Home > Leadership > Best Practices > Half of US Adults Say a Company’s Reputation for Social Responsibility Affects Their Buying Decisions

Half of US Adults Say a Company’s Reputation for Social Responsibility Affects Their Buying Decisions

By: Elaine Fogel


Good news for businesses and charities. About half of American adults say that companies’ social responsibility practices have a strong effect, or sometimes affects, their purchasing decisions and “who to do business with.” Another 25% say it affects their decisions once in a while.

The Harris Poll also shows that one in four Americans feel that people have a personal responsibility to make the world a better place by being actively involved with various issues and causes. An additional 17% feel people should generally take part in things such as voluntary service, donating to charities, or getting involved in community activities because it is the right thing to do.

In addition, the 2013 Nielsen Company report “Consumers Who Care” indicates that people’s commitment to spending more on products from socially responsible companies is growing. From 2011 to 2013, Americans’ willingness has grown from 36% to 44%. In Canada, it went from 33% to 38%.

Now, that’s a win-win for both sectors.

These statistics have only fluctuated slightly since 2007 which indicates a long-term commitment by the business community. And, that includes all businesses, no matter their sizes.

In fact, small businesses have been involved in social responsibility long before the term ‘corporate social responsibility’ was coined, but they didn’t necessarily broadcast their practices and did it for altruistic reasons, not realizing there were business advantages, too.

Corporate Social Responsibility:”is a commitment to improve community well-being through discretionary business practices and contributions of corporate resources.” (Philip Kotler and Nancy Lee, co-authors of Corporate Social Responsibility: Doing the Most Good for Your Company and Your Cause)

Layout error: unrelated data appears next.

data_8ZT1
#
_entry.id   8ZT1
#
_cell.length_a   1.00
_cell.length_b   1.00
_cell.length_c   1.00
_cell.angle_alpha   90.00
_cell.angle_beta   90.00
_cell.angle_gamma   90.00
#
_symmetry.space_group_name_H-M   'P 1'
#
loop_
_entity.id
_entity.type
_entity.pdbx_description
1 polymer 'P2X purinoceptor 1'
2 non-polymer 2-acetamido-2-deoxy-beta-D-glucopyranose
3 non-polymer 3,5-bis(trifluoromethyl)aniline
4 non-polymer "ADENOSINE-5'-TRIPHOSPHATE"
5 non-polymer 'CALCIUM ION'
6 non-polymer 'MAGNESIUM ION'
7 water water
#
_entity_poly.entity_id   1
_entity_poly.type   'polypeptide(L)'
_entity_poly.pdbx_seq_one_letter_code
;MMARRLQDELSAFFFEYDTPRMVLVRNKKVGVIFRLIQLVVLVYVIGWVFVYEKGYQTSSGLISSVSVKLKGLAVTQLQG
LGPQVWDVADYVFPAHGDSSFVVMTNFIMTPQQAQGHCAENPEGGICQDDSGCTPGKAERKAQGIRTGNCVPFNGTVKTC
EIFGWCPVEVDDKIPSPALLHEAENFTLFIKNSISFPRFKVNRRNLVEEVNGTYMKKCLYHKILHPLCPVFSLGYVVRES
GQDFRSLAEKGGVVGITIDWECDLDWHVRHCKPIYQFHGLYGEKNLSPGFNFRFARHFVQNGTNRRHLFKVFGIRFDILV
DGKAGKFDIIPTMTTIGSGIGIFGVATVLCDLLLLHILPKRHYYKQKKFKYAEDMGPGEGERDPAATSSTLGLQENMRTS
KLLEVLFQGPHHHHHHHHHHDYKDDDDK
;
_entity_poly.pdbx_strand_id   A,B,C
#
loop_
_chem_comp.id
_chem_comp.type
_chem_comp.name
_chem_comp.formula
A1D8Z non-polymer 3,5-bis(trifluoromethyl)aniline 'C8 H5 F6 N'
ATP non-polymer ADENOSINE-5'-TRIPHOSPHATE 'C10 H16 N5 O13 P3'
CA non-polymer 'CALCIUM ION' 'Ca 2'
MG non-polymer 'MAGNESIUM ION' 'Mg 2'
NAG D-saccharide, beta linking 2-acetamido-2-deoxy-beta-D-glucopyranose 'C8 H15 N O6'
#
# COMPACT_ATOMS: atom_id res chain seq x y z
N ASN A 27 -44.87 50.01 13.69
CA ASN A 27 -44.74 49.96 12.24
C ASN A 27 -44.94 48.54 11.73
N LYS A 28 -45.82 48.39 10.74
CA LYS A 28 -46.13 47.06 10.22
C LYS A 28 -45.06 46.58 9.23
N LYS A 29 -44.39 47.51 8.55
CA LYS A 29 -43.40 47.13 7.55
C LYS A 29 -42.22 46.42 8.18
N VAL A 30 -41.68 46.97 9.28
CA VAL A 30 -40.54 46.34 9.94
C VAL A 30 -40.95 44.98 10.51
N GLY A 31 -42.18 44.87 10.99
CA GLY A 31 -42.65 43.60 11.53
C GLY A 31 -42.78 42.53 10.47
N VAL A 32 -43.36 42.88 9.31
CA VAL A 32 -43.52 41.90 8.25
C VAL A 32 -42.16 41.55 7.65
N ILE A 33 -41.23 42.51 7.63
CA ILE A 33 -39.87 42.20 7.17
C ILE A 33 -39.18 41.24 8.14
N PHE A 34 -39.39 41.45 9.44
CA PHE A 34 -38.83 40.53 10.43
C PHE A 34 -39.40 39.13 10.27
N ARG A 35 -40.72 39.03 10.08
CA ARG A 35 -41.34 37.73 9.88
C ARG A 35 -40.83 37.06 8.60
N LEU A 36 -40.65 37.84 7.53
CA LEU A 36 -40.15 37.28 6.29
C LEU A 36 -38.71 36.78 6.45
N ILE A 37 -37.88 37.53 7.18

When small businesses practice social responsibility, it’s no different than corporate social responsibility—on a smaller scale. I have coined this Small Business Social Responsibility (SBSR) in my new book, Beyond Your Logo: 7 Brand Ideas that Matter Most for Small Business Success (launching this fall).

The advantages are many. Small Business Social Responsibility can:

  • Attract, retain, and motivate employees while engaging them in SBSR activities.
  • Enhance the company’s brand reputation as good citizens.
  • Increase customer and brand loyalty.
  • Increase customers and sales.
  • Save money. (Recycling, turning off power, retaining employees)
  • Increase the company’s visibility in the community.
  • Provide good stories and content to share with target audiences.
  • Increase competitive advantage.
  • Foster greater public trust.
So, whether your company is a sole proprietorship or has employees, it has much to gain by developing a social responsibility strategy.  Not only is it good for your business’ survival and brand, it’s good for your soul.

How does your smaller business practice social responsibility?

This article was originally published by Elaine Fogel

Published: September 29, 2014

Trending Articles

Stay up to date with